Fuze Beverage, Holiday Stationstores form healthy partnership
by Laurie Russo
In today's consolidation-heavy environment, it's not often that a relatively small, independent marketer gets the chance to waltz into a major c-store chain — and waltz out with equally major cooler space. Yet that's exactly what New Jersey's Fuze Beverage managed to achieve with Holiday Stationstores.
The Bloomington, Minn.-based retail chain, which boasts close to 400 stores (301 corporate, 91 franchise) in 12 states in the Midwest, Northwest, and now Alaska, liked what it saw of the healthy refreshment line, and took a chance. Holiday's Director of Direct Store Distribution and Franchise Marketing, Larry Mitchell, says, “It's a unique product — it's not a me-too. It's what we call ‘healthy-for-you.’ Customers are looking for healthy alternatives, and in convenience stores, there are usually not too many. This product created one.”
Fuze's colorful bottles contain 11 “Healthy Infuzions” of juice blends and teas, all loaded with vitamins, minerals and polyphenols, and separated by function into lines such as Refresh, Energize, Essentials and Slenderize. Two new varieties, Strawberry Melon (Slenderize) and Strawberry Guava (Refresh), are slated for the summer.
Mitchell's instincts told him to give Fuze four facings in 2003. Fuze Vice President of Marketing Jeff Powers recalls, “After the first year with no promotions, we found ourselves in one of the top positions of volume-per-facing for all of the new items, yet due to the Pepsi and Coke contracts, we were restricted by the percentage of the vault they controlled.”
With that in mind, Fuze considered itself fortunate that Mitchell had given over the four facings. But the best was yet to come.
“After the brand's success in 2003, [Holiday’s] new planogram was completed for 2004, and we had more than doubled our space to a full shelf in most, and a shelf and a half in the larger stores,” says Powers. Fuze, “the little beverage that could”, was now set to occupy nine facings in Holiday stores.
“We were doing well in Holiday stores. Fuze had already proved itself on its own merit, with no price promotions, so we decided to put a little oomph behind it by doubling the shelf space and implementing promotions," continues Powers. “Larry gave us prime position and agreed to promote our brand in key months to drive more sampling of the product.”
Sampling is always a bit easier when the product itself draws customer attention. “The packaging is outstanding, and it really stands out in the coolers. That alone sells product for us,” enthuses Mitchell. “So we've given Fuze very good positioning within the cold vault, and we're going to allow them to develop a special channel strip.”
Fuze is busy developing a die-cut shelf strip, which will give it the opportunity to use Holiday shelves to educate its consumers on the health benefits of drinking Fuze.
Holiday does not allow vendor point-of-sale materials without authorization. “Typically we have what we call a sales builder that we put in every cooler door, highlighting several brands. But now we're putting a Fuze-specific sheet highlighting that one brand for that month on a promotion, and that is unique for us,” Mitchell says.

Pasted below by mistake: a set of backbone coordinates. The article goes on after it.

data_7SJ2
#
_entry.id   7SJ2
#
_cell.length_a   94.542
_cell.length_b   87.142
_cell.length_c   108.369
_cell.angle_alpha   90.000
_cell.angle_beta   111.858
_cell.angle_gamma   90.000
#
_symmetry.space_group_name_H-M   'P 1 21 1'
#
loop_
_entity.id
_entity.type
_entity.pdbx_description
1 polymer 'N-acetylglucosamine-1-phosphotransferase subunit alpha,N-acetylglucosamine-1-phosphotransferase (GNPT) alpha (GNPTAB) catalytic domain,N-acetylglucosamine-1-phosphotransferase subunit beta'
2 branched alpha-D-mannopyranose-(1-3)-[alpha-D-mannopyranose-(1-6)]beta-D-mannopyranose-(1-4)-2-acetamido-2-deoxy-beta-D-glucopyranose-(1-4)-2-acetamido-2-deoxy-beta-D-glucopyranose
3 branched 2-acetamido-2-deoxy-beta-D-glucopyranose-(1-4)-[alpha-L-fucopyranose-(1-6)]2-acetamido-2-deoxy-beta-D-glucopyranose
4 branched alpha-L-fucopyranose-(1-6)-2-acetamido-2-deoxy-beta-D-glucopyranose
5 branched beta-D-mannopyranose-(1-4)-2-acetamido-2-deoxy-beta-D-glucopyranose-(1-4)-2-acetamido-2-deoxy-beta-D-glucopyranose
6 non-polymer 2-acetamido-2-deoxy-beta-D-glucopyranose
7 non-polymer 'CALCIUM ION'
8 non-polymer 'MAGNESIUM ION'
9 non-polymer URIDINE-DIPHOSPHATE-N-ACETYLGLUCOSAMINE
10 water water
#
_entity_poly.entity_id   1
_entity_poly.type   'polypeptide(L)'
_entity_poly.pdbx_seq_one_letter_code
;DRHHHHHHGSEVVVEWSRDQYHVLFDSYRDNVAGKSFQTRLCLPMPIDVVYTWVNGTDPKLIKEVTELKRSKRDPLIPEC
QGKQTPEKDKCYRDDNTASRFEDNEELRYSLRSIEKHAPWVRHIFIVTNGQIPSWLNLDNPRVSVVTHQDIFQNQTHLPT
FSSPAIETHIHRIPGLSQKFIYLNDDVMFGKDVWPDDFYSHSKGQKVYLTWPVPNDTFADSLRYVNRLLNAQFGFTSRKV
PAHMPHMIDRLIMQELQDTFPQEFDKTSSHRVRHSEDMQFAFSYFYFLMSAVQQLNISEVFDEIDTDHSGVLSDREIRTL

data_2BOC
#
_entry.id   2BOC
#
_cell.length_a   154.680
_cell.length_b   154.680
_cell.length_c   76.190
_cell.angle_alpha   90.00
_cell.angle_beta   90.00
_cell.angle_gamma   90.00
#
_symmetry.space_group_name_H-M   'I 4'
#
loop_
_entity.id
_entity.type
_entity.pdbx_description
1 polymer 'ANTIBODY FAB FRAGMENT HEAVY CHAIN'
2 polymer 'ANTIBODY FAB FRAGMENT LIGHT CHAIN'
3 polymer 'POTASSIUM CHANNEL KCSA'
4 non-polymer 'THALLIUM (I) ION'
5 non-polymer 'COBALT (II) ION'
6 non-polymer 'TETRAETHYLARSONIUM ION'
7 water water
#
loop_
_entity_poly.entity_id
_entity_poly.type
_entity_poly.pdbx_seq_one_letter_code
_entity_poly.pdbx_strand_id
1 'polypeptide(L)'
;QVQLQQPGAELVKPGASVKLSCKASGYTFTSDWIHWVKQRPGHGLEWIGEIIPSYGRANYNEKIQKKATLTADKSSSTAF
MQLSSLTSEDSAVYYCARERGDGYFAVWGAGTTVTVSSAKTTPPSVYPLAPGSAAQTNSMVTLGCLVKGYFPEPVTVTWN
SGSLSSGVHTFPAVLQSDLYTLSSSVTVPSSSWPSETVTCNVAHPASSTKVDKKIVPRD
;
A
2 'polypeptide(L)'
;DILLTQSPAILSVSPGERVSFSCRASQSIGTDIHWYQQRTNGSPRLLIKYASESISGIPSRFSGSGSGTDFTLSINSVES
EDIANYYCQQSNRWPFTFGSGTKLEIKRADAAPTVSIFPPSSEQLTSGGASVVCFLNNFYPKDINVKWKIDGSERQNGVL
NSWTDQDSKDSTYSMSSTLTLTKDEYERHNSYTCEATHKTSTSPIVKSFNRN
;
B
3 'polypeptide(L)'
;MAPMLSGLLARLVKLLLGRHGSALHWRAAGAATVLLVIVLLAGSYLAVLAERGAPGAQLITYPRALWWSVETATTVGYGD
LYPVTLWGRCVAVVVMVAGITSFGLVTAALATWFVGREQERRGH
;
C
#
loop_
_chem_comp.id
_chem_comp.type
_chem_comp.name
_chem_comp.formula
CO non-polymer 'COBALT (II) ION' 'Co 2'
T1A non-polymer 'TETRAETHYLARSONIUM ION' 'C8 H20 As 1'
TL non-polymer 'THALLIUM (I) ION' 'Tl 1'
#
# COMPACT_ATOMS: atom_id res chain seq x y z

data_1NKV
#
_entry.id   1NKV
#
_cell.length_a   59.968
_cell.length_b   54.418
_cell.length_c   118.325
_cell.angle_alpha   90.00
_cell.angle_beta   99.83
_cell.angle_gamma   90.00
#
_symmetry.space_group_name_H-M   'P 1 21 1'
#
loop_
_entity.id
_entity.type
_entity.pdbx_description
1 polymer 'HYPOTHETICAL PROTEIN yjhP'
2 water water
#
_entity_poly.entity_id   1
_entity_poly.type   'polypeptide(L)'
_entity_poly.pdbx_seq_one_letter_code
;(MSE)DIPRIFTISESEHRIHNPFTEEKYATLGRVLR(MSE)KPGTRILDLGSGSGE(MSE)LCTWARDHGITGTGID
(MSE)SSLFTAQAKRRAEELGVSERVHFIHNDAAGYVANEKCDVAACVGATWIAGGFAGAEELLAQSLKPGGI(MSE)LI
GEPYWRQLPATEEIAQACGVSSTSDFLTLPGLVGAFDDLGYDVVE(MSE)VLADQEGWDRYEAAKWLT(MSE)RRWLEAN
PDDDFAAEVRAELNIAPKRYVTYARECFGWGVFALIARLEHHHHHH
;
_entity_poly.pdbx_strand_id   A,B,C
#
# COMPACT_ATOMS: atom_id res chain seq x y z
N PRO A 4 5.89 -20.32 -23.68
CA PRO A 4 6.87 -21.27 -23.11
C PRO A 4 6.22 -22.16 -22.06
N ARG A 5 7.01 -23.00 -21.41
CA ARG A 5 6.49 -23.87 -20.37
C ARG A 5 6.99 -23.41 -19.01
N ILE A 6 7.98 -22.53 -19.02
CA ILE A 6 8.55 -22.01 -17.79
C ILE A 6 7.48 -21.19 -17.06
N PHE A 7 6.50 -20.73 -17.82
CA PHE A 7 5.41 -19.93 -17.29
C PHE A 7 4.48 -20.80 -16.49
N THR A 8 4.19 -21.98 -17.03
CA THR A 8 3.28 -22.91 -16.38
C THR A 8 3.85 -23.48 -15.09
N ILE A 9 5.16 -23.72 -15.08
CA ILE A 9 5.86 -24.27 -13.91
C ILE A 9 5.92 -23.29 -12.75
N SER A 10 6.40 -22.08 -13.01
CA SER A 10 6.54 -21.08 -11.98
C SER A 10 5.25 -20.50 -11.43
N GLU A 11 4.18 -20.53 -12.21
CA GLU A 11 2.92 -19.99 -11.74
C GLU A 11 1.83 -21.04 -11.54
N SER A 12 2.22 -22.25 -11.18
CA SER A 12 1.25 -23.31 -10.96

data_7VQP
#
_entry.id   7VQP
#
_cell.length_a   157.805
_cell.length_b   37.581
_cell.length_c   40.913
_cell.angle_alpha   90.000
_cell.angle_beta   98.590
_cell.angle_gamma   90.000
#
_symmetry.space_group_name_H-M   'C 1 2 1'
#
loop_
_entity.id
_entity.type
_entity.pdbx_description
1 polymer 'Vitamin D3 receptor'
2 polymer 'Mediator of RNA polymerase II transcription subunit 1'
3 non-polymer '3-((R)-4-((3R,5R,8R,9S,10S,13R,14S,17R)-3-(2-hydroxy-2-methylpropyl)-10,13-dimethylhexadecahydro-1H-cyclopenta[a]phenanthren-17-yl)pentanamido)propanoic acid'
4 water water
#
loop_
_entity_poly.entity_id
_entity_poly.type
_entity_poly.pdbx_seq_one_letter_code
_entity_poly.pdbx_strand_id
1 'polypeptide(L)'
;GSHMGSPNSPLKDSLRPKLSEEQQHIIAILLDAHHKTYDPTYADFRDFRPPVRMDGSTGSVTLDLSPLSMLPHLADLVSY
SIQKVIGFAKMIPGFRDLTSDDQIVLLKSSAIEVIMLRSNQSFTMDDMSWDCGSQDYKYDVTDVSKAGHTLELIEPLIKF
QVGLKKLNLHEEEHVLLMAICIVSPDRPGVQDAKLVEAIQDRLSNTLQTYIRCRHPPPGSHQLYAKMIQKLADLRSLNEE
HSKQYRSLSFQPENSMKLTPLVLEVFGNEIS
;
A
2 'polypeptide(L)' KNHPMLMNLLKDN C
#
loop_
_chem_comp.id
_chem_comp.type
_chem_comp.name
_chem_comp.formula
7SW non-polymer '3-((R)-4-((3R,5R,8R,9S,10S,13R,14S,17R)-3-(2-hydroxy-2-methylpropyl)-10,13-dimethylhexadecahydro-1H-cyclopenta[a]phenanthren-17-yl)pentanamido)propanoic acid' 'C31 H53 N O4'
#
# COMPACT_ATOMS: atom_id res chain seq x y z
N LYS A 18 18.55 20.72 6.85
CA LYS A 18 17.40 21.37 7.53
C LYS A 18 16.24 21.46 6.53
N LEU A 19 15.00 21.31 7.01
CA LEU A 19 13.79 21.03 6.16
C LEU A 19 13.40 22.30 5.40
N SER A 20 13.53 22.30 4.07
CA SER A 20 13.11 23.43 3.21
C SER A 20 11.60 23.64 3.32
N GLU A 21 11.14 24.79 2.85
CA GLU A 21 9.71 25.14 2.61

Two 2004 Fuze promotions, implemented and executed by Mitchell, his assistant Cheryl Ackerman, and Fuze’s Todd Gibson, have stood out in both sales and POS innovation for the chain. One features a two-for-$2 price promotion (Fuze normally sells for around $1.29); the other, a new entry called “Fuel Up & Slim Down,” is a cross-promotion that takes advantage of the low-carb diet trend. Holiday has created a new low-carb sandwich, and the tie-in gives customers who buy it a 50-cent discount on any Fuze product.
The promotions have taken off. “The last four weeks [April-May] combined we have sold 50 percent of our 2003 product sales in the Holiday chain,” says Powers. “And one week in mid-May was our largest so far in the chain, selling more than 1,500 cases.”
The keys to the success of the Fuze/Holiday program? “Keeping the product in stock and monitoring the sales," says Mitchell. “We went through some growing pains like anything else, but we stuck with it and it worked.”
Instinct, he says, is one thing, but follow-up is crucial. “We ran the numbers. We scan in all our stores, so I watched the numbers, made sure we were doing what we needed to do. We got our days of supply requirements and our profit per SKU and all that. We continued to follow up to make sure those goals were met, and that's how we went from four to nine facings.”
Mitchell stresses that follow-up is essential to eliminating out-of-stocks because they kill sales. “When we keep up on service with Fuze and its distributors, we minimize out-of-stocks.”
So marketers, beware — sales are not the be-all and end-all. The popularity and sales of the product are only half the equation in a successful program. “The product can fly off the shelves,” warns Mitchell, “but if you leave the chain with out-of-stocks, you're not going to make it.”